The charts presented here are in the same two formats as those in Part 1:

  • One pair of charts shows the travel times between Bathurst and Jarvis on Queen, and between Dundas and Front on Bay, both ways. Each day’s data are plotted individually to show the difference between individual trips, the evolution of travel times over the day, and the degree of dispersion in travel time values (i.e. the predictability, or not, of travel time for any journey).
  • One pair of charts shows average times, by hour, for each day to illustrate daily fluctuations and any before/after changes concurrent with the King Street Pilot.

For both routes, there is almost no change in the average travel times after the pilot began. Values on Queen bounce around a lot, but they do so both before and after the pilot began.

There is a quite striking weekly pattern with much higher than usual averages during the PM peak eastbound on Queen and southbound on Bay with low values usually on Mondays, and much higher values later in the week. This shows the importance of studying route behaviour over several days, while remaining aware that external events can create patterns in the data, or can create one-time disruptions for special events such as parades or sporting events.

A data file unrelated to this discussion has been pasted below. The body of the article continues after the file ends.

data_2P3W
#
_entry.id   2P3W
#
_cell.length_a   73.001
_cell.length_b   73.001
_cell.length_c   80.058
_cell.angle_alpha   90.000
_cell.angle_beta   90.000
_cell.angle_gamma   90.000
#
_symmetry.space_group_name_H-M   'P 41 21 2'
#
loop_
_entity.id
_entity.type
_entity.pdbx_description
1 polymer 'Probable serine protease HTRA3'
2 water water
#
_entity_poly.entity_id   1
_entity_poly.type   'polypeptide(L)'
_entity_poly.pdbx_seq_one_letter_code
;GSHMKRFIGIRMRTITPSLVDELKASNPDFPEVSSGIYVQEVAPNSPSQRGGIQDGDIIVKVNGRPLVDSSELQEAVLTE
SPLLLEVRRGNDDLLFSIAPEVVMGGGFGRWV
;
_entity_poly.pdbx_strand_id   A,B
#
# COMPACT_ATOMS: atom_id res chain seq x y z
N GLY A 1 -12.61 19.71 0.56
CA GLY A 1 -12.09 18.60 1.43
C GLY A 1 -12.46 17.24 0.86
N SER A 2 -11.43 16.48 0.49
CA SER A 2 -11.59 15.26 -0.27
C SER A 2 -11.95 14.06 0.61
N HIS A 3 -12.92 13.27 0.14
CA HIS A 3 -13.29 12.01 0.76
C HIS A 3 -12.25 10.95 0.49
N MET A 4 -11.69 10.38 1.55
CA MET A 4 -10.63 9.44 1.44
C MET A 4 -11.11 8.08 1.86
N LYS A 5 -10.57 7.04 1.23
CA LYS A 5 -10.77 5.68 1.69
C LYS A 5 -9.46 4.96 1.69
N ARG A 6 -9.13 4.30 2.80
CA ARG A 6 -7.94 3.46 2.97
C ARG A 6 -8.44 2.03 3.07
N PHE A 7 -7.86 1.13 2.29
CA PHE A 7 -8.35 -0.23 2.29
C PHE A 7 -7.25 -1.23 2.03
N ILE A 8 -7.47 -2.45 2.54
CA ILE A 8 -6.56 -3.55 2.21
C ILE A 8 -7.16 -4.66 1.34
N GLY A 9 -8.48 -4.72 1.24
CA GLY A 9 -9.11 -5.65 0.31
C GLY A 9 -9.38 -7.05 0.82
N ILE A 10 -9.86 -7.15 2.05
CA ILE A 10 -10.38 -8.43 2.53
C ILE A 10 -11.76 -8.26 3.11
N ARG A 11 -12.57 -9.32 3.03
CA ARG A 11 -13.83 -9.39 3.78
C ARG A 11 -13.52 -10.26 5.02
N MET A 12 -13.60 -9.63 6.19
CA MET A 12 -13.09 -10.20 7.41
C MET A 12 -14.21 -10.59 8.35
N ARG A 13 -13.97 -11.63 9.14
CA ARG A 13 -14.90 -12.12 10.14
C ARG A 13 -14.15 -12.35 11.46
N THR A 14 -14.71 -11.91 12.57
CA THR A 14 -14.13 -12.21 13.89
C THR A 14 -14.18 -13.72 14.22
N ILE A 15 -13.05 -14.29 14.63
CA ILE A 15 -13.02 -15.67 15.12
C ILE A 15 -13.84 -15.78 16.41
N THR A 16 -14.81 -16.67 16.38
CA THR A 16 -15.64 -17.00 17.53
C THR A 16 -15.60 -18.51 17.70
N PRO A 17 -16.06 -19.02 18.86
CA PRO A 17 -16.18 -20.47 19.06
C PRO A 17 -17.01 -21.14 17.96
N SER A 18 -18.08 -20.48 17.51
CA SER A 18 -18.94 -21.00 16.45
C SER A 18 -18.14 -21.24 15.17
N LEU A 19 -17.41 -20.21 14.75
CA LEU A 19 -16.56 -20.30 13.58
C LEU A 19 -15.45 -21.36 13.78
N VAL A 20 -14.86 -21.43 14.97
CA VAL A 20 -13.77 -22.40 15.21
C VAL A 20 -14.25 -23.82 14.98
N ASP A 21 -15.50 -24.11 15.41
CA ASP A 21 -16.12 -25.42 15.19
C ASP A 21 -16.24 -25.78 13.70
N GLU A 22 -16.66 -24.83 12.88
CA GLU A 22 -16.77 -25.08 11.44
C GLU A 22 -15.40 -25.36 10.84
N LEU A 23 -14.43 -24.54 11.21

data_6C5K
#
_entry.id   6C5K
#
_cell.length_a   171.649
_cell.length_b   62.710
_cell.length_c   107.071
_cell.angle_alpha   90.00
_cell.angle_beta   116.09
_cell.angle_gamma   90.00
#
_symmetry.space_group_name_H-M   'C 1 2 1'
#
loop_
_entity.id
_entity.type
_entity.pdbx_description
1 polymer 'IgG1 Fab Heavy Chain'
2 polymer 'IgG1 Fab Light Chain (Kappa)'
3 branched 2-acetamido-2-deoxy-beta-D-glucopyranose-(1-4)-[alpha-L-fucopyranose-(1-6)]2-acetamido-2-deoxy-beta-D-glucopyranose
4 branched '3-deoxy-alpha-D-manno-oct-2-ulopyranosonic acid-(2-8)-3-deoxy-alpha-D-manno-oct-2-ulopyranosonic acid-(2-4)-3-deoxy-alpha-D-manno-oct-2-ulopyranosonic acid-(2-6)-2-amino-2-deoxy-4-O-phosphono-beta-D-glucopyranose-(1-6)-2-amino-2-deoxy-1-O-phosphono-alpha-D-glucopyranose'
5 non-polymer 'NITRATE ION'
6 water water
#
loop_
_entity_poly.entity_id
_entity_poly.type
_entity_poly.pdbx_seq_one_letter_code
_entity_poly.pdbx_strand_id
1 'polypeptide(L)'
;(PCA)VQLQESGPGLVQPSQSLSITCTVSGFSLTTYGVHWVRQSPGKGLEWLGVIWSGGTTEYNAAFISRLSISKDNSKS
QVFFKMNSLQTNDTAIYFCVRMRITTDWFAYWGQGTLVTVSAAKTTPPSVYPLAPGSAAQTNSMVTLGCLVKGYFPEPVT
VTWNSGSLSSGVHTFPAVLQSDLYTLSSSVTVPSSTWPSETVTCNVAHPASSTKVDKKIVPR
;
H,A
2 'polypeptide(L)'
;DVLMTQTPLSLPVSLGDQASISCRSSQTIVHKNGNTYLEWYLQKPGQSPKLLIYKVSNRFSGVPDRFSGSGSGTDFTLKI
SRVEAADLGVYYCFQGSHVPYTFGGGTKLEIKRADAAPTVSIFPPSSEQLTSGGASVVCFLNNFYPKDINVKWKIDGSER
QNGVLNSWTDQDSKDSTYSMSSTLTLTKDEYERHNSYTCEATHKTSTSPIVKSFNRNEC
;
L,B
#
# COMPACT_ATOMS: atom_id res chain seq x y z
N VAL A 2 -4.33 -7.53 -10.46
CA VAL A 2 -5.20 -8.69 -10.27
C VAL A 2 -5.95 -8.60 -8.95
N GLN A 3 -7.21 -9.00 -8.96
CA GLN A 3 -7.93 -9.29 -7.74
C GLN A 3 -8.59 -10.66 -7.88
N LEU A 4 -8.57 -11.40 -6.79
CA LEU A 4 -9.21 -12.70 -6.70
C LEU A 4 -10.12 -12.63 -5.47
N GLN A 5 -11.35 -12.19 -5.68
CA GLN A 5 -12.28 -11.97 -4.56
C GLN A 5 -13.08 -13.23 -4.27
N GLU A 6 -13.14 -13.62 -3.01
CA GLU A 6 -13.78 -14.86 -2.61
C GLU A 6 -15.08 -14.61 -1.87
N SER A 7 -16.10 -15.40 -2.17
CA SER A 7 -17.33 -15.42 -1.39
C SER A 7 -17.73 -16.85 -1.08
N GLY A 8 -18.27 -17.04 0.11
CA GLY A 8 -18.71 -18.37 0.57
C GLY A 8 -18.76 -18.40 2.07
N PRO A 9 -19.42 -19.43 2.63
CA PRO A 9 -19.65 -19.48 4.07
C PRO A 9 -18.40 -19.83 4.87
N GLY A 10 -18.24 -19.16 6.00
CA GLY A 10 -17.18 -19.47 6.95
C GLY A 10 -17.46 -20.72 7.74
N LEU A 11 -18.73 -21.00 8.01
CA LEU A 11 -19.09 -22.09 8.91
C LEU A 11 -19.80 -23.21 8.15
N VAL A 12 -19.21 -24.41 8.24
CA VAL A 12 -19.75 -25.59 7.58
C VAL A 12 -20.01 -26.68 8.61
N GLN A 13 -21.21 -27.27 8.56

501 Queen:

6 Bay:

Analysis of Route 504 King: November 2017 (Part 1: Preliminary King Street Pilot Review) (Updated Dec. 5, 2017)

Updated December 5, 2017 at 8:15 am: Charts showing travel speed profiles in the pilot area have been added at the end of this article.

Updated December 3, 2017 at 10:50 am: Charts showing hourly average travel times by day have been added in a section at the end of this article.

The pilot operation of King Street as a transit thoroughfare began on Sunday, November 12 and will continue for the next year.

This post is the first in a series of articles reviewing the effect of the new configuration on the operation of 504 King and related routes.

The methodology behind the processing and presentation of TTC vehicle tracking data is explained in Methodology For Analysis of TTC’s Vehicle Tracking Data on this site.

The first sets of charts show the running time for 504 King streetcars westbound and eastbound between Jarvis and Bathurst Streets.

Within each set, there are five pages corresponding to weeks (or partial weeks) of the month with Monday-Friday data, and separate pages for all Saturdays and all Sundays.

Worth noting:

  • The break between “before” and “after” data occurs at Week 3, Monday, November 13. There is a clear difference in running times over the pilot segment after the implementation.
  • Sunday, November 5 was a home game at BMO field for the Toronto FC, and its effect on King Street traffic is clear.
  • Sunday, November 19 was the Santa Claus parade.